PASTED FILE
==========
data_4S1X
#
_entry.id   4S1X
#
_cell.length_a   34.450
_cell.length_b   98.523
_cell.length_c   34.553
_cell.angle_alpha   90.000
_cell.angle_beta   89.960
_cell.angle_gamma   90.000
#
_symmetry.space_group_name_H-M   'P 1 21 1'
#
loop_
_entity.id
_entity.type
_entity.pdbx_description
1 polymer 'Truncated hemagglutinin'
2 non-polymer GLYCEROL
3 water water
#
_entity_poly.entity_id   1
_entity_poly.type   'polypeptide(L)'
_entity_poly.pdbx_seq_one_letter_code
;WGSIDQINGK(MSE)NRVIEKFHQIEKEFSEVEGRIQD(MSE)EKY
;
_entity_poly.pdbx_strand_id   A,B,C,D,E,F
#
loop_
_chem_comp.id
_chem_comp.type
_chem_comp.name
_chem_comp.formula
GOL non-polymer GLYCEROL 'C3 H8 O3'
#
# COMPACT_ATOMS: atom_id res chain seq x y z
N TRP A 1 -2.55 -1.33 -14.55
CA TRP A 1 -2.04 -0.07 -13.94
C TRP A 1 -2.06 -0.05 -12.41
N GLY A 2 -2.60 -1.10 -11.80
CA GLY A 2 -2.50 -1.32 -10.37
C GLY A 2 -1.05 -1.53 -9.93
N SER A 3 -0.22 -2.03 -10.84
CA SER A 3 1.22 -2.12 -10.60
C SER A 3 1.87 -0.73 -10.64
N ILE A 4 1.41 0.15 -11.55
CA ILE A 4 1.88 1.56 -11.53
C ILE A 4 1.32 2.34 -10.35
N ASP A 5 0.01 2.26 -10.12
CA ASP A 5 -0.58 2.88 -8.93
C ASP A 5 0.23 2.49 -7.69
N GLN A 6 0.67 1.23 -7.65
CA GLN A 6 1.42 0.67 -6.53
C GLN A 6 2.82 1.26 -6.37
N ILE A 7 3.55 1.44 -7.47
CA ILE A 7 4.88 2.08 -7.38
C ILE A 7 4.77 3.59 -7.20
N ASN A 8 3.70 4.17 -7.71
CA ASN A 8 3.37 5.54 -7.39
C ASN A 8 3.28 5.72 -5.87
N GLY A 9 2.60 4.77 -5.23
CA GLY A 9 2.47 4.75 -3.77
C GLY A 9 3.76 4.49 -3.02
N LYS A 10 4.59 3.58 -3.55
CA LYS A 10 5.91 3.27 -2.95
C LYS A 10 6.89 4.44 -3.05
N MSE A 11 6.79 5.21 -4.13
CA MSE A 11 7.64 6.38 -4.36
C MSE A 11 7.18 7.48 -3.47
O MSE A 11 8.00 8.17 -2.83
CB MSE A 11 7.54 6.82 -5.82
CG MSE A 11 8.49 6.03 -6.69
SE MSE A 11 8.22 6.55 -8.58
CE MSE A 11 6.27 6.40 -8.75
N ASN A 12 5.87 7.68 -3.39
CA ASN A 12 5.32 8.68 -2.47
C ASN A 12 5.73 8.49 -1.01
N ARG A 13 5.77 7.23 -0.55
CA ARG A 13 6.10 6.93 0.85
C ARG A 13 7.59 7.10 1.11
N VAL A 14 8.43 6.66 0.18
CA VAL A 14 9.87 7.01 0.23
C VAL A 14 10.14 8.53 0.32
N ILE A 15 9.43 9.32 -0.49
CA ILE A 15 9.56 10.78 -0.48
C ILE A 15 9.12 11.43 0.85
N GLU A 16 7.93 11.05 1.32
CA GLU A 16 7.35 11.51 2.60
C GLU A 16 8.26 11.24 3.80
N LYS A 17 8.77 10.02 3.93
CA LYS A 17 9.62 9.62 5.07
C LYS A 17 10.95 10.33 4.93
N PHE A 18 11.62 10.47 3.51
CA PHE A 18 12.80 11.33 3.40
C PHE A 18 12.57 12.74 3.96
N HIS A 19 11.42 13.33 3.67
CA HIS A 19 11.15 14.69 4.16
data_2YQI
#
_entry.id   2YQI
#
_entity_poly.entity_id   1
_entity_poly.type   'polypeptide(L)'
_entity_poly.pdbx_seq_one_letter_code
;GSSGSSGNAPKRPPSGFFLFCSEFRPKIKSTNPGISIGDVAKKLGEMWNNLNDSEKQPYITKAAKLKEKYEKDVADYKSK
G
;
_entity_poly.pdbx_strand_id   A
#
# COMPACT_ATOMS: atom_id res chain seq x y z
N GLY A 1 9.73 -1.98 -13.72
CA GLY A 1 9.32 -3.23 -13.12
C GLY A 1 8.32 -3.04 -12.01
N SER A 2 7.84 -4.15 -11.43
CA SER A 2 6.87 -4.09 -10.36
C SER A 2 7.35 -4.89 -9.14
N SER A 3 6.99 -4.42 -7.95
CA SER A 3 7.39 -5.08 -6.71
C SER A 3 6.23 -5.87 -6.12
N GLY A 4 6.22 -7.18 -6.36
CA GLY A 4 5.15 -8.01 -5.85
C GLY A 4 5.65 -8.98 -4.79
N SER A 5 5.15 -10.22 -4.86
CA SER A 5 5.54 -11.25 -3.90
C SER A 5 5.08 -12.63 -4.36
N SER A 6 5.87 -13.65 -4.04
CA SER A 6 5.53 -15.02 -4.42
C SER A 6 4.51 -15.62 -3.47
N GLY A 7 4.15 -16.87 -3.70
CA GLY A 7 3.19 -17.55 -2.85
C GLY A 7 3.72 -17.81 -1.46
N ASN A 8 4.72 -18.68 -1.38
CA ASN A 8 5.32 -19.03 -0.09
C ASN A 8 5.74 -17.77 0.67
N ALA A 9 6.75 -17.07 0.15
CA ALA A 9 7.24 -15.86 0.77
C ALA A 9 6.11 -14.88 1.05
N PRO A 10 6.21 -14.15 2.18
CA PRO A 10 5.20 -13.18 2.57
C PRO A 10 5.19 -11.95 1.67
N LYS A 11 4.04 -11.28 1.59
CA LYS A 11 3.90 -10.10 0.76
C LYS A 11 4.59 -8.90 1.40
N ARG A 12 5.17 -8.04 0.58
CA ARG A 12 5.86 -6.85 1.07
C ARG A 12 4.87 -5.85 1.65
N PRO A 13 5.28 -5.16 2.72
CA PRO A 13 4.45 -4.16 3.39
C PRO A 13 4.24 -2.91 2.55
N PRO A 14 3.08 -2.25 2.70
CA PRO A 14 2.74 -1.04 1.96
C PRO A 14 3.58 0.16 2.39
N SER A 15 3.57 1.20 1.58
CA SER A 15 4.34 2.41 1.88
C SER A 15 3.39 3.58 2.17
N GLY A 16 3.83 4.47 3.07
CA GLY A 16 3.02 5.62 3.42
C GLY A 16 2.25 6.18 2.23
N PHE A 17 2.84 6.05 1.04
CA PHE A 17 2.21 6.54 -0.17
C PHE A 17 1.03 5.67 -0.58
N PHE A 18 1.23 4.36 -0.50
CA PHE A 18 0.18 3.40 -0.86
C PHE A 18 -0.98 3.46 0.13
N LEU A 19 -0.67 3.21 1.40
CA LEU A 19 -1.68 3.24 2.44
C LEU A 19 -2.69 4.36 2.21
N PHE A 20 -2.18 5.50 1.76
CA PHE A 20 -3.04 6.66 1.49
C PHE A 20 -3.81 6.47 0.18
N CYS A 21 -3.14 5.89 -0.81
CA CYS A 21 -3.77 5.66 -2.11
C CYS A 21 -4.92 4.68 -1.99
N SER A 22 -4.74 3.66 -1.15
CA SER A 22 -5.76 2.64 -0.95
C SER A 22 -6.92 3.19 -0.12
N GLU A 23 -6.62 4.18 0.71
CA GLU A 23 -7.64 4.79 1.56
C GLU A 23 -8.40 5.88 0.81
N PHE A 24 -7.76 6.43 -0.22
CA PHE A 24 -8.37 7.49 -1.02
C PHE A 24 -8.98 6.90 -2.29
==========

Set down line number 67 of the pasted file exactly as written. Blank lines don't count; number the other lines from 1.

N MSE A 11 6.79 5.21 -4.13